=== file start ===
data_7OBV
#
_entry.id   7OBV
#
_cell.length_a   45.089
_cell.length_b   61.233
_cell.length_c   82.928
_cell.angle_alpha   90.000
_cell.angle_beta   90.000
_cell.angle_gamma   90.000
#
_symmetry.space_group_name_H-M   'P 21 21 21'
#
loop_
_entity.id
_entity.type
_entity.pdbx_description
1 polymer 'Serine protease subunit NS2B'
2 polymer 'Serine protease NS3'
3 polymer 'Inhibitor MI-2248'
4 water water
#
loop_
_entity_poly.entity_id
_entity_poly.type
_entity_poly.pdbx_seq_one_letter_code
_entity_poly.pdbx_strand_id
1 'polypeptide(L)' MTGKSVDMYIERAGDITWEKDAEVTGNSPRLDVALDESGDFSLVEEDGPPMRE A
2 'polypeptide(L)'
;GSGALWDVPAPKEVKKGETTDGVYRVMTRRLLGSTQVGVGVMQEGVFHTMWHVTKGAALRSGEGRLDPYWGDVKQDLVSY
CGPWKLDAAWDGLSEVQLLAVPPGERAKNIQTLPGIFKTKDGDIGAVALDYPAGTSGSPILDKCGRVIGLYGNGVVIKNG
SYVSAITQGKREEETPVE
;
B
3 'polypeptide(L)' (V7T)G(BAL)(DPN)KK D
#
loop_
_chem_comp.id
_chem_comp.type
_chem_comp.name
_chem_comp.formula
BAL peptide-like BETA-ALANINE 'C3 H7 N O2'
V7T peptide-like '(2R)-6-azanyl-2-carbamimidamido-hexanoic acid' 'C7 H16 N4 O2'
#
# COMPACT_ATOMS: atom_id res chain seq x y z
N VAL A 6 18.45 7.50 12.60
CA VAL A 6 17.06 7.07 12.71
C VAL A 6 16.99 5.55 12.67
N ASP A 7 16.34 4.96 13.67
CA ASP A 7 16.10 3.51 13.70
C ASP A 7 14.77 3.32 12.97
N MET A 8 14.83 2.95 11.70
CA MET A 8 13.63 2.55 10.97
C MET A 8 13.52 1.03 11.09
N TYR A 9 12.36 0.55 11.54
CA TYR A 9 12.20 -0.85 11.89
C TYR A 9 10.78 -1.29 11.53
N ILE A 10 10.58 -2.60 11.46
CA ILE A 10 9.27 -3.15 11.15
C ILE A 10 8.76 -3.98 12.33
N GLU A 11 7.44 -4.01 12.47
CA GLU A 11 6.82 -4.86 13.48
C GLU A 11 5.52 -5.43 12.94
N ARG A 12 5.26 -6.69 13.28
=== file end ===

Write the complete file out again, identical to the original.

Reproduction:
data_7OBV
#
_entry.id   7OBV
#
_cell.length_a   45.089
_cell.length_b   61.233
_cell.length_c   82.928
_cell.angle_alpha   90.000
_cell.angle_beta   90.000
_cell.angle_gamma   90.000
#
_symmetry.space_group_name_H-M   'P 21 21 21'
#
loop_
_entity.id
_entity.type
_entity.pdbx_description
1 polymer 'Serine protease subunit NS2B'
2 polymer 'Serine protease NS3'
3 polymer 'Inhibitor MI-2248'
4 water water
#
loop_
_entity_poly.entity_id
_entity_poly.type
_entity_poly.pdbx_seq_one_letter_code
_entity_poly.pdbx_strand_id
1 'polypeptide(L)' MTGKSVDMYIERAGDITWEKDAEVTGNSPRLDVALDESGDFSLVEEDGPPMRE A
2 'polypeptide(L)'
;GSGALWDVPAPKEVKKGETTDGVYRVMTRRLLGSTQVGVGVMQEGVFHTMWHVTKGAALRSGEGRLDPYWGDVKQDLVSY
CGPWKLDAAWDGLSEVQLLAVPPGERAKNIQTLPGIFKTKDGDIGAVALDYPAGTSGSPILDKCGRVIGLYGNGVVIKNG
SYVSAITQGKREEETPVE
;
B
3 'polypeptide(L)' (V7T)G(BAL)(DPN)KK D
#
loop_
_chem_comp.id
_chem_comp.type
_chem_comp.name
_chem_comp.formula
BAL peptide-like BETA-ALANINE 'C3 H7 N O2'
V7T peptide-like '(2R)-6-azanyl-2-carbamimidamido-hexanoic acid' 'C7 H16 N4 O2'
#
# COMPACT_ATOMS: atom_id res chain seq x y z
N VAL A 6 18.45 7.50 12.60
CA VAL A 6 17.06 7.07 12.71
C VAL A 6 16.99 5.55 12.67
N ASP A 7 16.34 4.96 13.67
CA ASP A 7 16.10 3.51 13.70
C ASP A 7 14.77 3.32 12.97
N MET A 8 14.83 2.95 11.70
CA MET A 8 13.63 2.55 10.97
C MET A 8 13.52 1.03 11.09
N TYR A 9 12.36 0.55 11.54
CA TYR A 9 12.20 -0.85 11.89
C TYR A 9 10.78 -1.29 11.53
N ILE A 10 10.58 -2.60 11.46
CA ILE A 10 9.27 -3.15 11.15
C ILE A 10 8.76 -3.98 12.33
N GLU A 11 7.44 -4.01 12.47
CA GLU A 11 6.82 -4.86 13.48
C GLU A 11 5.52 -5.43 12.94
N ARG A 12 5.26 -6.69 13.28